May 23, 2012 is currently reading it  ·  review of another edition
oooooh my go$ makes me break into tearzz... bRoke me Shoke me ... and still.. actually i'm dreamin abt the most brutal and merciless actions done by thozz jerks... i'm so srry for him and i'm in ..
May 09, 2014 rated it it was amazing  ·  review of another edition
cried like a baby :'(
Joud Maher
Nov 28, 2015 rated it it was amazing  ·  review of another edition
I would read it again and again!
Jul 09, 2018 rated it it was amazing  ·  review of another edition

Writing this review in English as I hope that sharing it might make you want to pick up the translated version – audiences in the non-Arab World are unfamiliar with the dense issue that is being discussed here. I’d say not even most Arabs are aware of its extent.

It has been a very long while since I found a book compelling enough for me to read it in one sitting. "The Shell: Memoirs of a Hidden Observer" is... unbelievable, to say the least. It’s definitely one of the most, if not the most, pow
Peter King
Jan 12, 2018 rated it really liked it  ·  review of another edition
This book doesn't read like a normal novel - more like an autobiography. It's the story of a Syrian who finds himself imprisoned by the Assad regime for being Muslim Brotherhood, although he's actually a Christian and the Syrian authorities neither know nor care why he's in prison.
Frankly, it's a tough read. I thought reading about Treblinka was tough. This was on a par. It's awful. It's basically a story of mental survival. Living, crammed closely with people who mistrust, despise and hate you
Moez Lamti
Notwithstanding the terror of real events which the story is a pale representation of, this book is quite weak. And except for some occasional lyrical escapades here and there, the best being centred around the symbolism of the titular shell itself, everything else is a lifeless description of the mundane life of a Christian captive in Syrian prisons sometime in the early eighties. There is bitter irony and a lot of insignificance in the situation, but the writer lacked the skill to turn it into ...more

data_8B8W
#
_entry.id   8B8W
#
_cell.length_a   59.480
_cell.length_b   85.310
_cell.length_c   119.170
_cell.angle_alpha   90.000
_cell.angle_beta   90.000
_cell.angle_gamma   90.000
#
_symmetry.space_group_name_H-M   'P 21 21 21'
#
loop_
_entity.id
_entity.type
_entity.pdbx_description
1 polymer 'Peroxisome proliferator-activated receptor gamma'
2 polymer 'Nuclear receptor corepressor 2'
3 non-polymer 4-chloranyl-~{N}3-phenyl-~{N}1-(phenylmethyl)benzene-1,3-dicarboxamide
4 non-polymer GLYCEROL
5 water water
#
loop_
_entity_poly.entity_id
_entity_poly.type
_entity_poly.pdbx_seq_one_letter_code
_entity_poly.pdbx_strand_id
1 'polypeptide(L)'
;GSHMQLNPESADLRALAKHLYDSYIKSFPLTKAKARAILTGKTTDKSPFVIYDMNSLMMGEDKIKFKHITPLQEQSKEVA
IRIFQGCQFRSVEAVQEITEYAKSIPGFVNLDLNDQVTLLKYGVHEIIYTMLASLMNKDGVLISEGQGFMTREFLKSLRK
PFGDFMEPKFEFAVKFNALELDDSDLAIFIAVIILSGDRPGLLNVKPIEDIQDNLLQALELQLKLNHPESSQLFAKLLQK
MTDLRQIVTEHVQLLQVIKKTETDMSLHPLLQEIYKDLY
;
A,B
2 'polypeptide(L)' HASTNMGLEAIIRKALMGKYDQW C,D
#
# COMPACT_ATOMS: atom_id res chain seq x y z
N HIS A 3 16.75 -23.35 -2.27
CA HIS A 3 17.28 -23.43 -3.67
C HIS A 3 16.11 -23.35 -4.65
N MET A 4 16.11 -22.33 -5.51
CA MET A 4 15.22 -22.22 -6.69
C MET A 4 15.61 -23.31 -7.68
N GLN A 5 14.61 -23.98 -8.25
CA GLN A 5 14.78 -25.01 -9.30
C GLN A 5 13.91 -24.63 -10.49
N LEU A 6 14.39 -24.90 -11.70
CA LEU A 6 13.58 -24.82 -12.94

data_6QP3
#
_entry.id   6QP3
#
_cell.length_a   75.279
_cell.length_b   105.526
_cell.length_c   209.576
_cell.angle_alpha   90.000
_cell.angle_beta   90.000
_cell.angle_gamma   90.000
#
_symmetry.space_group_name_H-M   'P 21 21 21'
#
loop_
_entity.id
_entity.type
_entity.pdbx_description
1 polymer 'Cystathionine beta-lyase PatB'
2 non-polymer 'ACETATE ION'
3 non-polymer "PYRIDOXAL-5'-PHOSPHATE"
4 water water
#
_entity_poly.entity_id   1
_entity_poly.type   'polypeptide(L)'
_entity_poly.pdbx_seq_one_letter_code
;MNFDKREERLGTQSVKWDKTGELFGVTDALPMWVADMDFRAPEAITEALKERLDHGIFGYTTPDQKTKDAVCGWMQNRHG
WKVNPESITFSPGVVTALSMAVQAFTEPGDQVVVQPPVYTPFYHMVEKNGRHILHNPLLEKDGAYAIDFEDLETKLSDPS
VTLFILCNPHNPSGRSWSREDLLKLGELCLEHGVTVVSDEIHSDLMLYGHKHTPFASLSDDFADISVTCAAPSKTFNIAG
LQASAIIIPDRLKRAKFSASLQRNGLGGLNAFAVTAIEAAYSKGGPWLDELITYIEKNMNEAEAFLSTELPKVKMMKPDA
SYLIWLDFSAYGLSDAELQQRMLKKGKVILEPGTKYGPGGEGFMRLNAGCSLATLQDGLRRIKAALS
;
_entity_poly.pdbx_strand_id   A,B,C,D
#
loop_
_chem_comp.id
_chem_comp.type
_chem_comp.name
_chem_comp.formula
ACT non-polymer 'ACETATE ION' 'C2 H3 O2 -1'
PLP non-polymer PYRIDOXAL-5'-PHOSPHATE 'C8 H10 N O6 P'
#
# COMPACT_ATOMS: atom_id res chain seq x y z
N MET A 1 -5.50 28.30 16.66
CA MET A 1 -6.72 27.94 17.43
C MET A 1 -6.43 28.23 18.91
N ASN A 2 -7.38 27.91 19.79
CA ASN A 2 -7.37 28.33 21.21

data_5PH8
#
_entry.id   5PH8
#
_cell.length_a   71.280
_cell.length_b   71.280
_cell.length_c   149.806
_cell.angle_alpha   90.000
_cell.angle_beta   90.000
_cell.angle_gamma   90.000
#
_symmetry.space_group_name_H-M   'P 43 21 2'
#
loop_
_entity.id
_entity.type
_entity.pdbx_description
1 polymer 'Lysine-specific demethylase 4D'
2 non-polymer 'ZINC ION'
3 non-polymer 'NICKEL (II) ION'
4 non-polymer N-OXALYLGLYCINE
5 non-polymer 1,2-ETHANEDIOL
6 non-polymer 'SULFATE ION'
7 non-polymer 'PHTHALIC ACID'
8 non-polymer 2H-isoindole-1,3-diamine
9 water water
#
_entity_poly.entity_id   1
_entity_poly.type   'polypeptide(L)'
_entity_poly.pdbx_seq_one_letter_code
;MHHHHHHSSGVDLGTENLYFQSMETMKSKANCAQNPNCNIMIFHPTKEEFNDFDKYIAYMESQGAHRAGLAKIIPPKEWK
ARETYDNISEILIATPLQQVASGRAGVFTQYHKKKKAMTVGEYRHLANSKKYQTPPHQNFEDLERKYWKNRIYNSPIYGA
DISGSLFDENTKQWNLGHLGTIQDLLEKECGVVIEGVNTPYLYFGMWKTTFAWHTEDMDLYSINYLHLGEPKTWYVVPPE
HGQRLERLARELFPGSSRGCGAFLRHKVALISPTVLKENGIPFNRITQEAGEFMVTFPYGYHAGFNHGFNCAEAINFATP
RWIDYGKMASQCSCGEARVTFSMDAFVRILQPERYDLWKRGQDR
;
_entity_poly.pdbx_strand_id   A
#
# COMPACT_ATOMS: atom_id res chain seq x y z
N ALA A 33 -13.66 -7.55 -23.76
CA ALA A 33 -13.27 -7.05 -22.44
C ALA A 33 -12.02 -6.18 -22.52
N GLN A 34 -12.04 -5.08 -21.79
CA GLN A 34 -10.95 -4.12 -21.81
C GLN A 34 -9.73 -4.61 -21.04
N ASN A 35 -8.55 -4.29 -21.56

Jan 23, 2020 rated it really liked it  ·  review of another edition
How do you review and rate someone's torture and prison story? "5 stars, great torture methods, very emotional, would recommend"? Or the opposite "horrible to read about, makes me vomit - one star"? This "inspired by real life but apparently not meant as non-fiction" account of life in a Syrian prison is hard to read about. It is gut-wrenchingly brutal and unfair, dehumanizing and horrible. Maybe a very important book right now, as a realization for all those idiots out there that think Syrians ...more
May 21, 2020 rated it liked it  ·  review of another edition
Shelves: dnf
This is one of the books that will stick to my memory FOREVER literally everyday it crosses my mind. It was really scary I just couldn’t finish it. I just can’t get my head around the fact that this person has big dreams and with a blink of an eye everything shatters and changes, yes I know this what life is. It is really just too much to digest and I really can’t do it.

Even though I didn’t finish the book it opened my eyes to a few things:
Firstly, never trust friends because they will throw y
Devin Demirlika
Jan 08, 2018 rated it really liked it  ·  review of another edition
I personally thought that The Shell was a very interesting memoir that gives readers a perspective into Syrian prisons. Mustafa Khalifa leaves Paris to return to his home country of Syria. However, he is not greeted with open arms as he is immediately detained and imprisoned. This is due to the fact that someone in Paris wrote a letter to the current regime stating that Mustafa said something against them. He is transferred from prison to prison as he is tortured by guards to reveal what group h ...more
Michelle Peach
Oct 08, 2019 rated it it was amazing
This is a critical and compelling testament to the harshness and brutality of the Assad regime. Honestly, it was hard to read at times. It is an account of the sadistic physical violence and mental abuse inflicted upon an innocent prisoner on a daily basis by guards for over a decade. This novel is an important piece to understanding the horrors that the Syrian Government is capable of which is responsible for the death of thousands of innocent people.
I can't say I enjoyed reading it but I am im
Anas Khatter
May 19, 2019 rated it it was amazing
This book I consider it a changer of my life, it talks about a man who was detained the moment he went back to his Homeland without a reason. I've read it at early 2011 when the Syrian revolution started and I didn't believe it. Yet, after I met with too many people who really suffered inside regime dungeons I discovered that ,despite all the horrible stories that no brain can imagine, this book talks only about the surface of what's really going on and still going on until this moment.